All Collisions End in Static: the Music of Linda Buckley
In My Mind
One of the things that grounded her in the face of all this thrilling musical diversity was an involvement with electronic music. She produced her first electroacoustic composition, Androgyny, at the age of eighteen, as a result of studying at the Ennis Composition Summer School with Michael Alcorn. ‘Earlier on when I had experimented with composing for piano I always felt that it was quite limiting, it wasn’t really expressing the sounds that were in my mind. Michael taught me the program Csound, and I remember being very excited about the possibilities. Suddenly I felt that I could recreate these sounds that I hear in my mind very clearly’. The piece was written for violinist Darragh Morgan, using samples of violin sound and some fairly straightforward processing. Through it, she developed a sense of being able to experiment with sound, an attitude that has remained with her ever since. She tells me that she feels a real connection to the world of electronica; many of her friends are involved in this form of music-making too, so there is a kind of community. She feels a kinship with her composer colleagues in Dublin’s Spatial Music Collective in that, with electronic music as a kind of given, there are nonetheless ‘many other strands of music going on in their lives; the different worlds we inhabit blur into each other’. She likes electronica artists like Squarepusher, Aphex Twin, Boards of Canada, Autechre. But the labyrinth of present-day software and hardware does not in any sense negate the appeal of acoustic instruments. ‘The electronic music experience in my life has definitely influenced my acoustic writing and vice versa’, she says. I think of acoustic instruments as sound-making devices in a way. Even my orchestration I almost think of as additive synthesis; you’re combining all these timbres to create a new timbre’.
In her 2004 composition Do you remember the Planets? (which can be heard on Contemporary Music from Ireland, Volume 6), for example – a musical meditation on Pythagoras’ belief in the ‘music of the spheres’ – the electronics are used as an extension of the acoustic sound of a solo viola. Much of the viola material was conceived first, and then transformed electronically to create an aural shadow; the piece is full of the rich, granulated, glitchy sounds that so appeal to her. At times the viola sound is subject to distortion, bringing out what she calls its ‘raw, aggressive’ characteristics which, typically, are played off against the pure, ethereal sounds of natural harmonics and their electronic transformations.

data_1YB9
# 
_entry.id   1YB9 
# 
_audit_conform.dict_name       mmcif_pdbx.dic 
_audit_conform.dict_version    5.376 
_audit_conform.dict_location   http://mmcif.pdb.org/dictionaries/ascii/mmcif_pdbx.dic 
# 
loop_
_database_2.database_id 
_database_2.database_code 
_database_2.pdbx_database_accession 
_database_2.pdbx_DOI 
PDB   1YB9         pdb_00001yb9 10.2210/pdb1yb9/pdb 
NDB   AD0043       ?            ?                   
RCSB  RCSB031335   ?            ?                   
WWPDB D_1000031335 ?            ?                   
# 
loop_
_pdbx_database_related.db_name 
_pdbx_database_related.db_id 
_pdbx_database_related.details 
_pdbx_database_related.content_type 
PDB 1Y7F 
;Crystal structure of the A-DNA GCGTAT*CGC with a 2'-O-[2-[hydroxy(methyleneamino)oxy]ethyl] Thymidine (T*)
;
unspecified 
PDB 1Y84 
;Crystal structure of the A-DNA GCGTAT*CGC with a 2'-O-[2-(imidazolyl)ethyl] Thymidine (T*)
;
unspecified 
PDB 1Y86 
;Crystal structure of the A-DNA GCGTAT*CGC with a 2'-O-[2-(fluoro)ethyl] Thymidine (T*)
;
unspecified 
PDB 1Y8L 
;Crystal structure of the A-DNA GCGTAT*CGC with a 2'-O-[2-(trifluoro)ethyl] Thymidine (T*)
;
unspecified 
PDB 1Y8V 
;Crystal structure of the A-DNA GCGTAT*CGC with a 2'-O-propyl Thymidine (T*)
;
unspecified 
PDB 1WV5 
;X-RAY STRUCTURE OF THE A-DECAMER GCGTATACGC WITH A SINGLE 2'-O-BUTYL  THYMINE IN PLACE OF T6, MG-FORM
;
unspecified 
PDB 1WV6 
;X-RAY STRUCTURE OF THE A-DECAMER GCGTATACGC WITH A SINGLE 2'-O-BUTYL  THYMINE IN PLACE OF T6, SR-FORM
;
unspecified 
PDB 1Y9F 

In the more recent Stratus for ensemble and electronics, commissioned for the Crash Ensemble in 2006, she tried a different approach: wanting to create a dense, complex texture, she analysed (with the help of the computer) a sample of a trombone glissando, and mapped its harmonic spectrum onto the parts for the live players. The pre-recorded part is based entirely on the trombone sample, and the live musicians play, as it were, the inner detail of that sound, as though they were viewing it through a microscope. The piece is one of her most fascinating, with throbbing low bass tones and instrumental colours high up in the acoustic spectrum. Her description of the piece in the programme note reads: ‘Low-level blankets of cloud, interwoven layers competing amongst the obscurata. Close up everything is without focus. The shape is perceived from afar’.
She has done several pieces for instruments and electronics together, and about half a dozen purely electroacoustic pieces, with intriguing titles – ill met, la lai de la concrète, Drowning in Colour, Stratus, Stop what’s started, Seek. They’re all good, with a confidence in handling the medium that makes all manner of sonic adventures possible. My personal favourite of these, once I recover from the heart-attack-inducing opening sonority which catches me out every time, is Stop what’s started, which began life in 2006 as a piece for saxophone, cello, double bass and playback, but which she reworked the following year for four-channel playback alone. This piece, she says, has much to do with her ‘other life’ away from Dublin: that in Berlin, where she often spends the vacation periods when she is not teaching at Trinity College. Stop what’s started ‘is definitely connected to staying out all night in Berlin and going to noise gigs in squats – quite underground, raw and visceral.’ She made it by means of a working process she sometimes uses, that of generating electronic material ‘very intuitively’ using the programming environment Max/MSP. ‘I sometimes have a “jam” in Max’, she says, ‘very much absorbed in the moment, and then later edit the results closely’. The piece is in two contrasting parts, the first noisy and industrial, like a consort of malfunctioning chainsaws that nonetheless prove to be surprisingly harmonious, and the second gentle and hypnotic, like distant organ music on the threshold between sleep and waking, giving way to a surprising, quasi-chaotic conclusion. And then there is Seek, her most recent purely electronic piece, which is all about ‘drowning in sound – like diving into a sea of lush microtones’. It was composed for presentation by the Spatial Music Collective and is based on a single violin line which is expanded with microtonal deviations throughout the speaker array. Some enterprising label ought to issue all her electronic pieces on CD – this is an exciting body of work that marks her out as a leading figure in the younger generation of Irish composers working in the medium.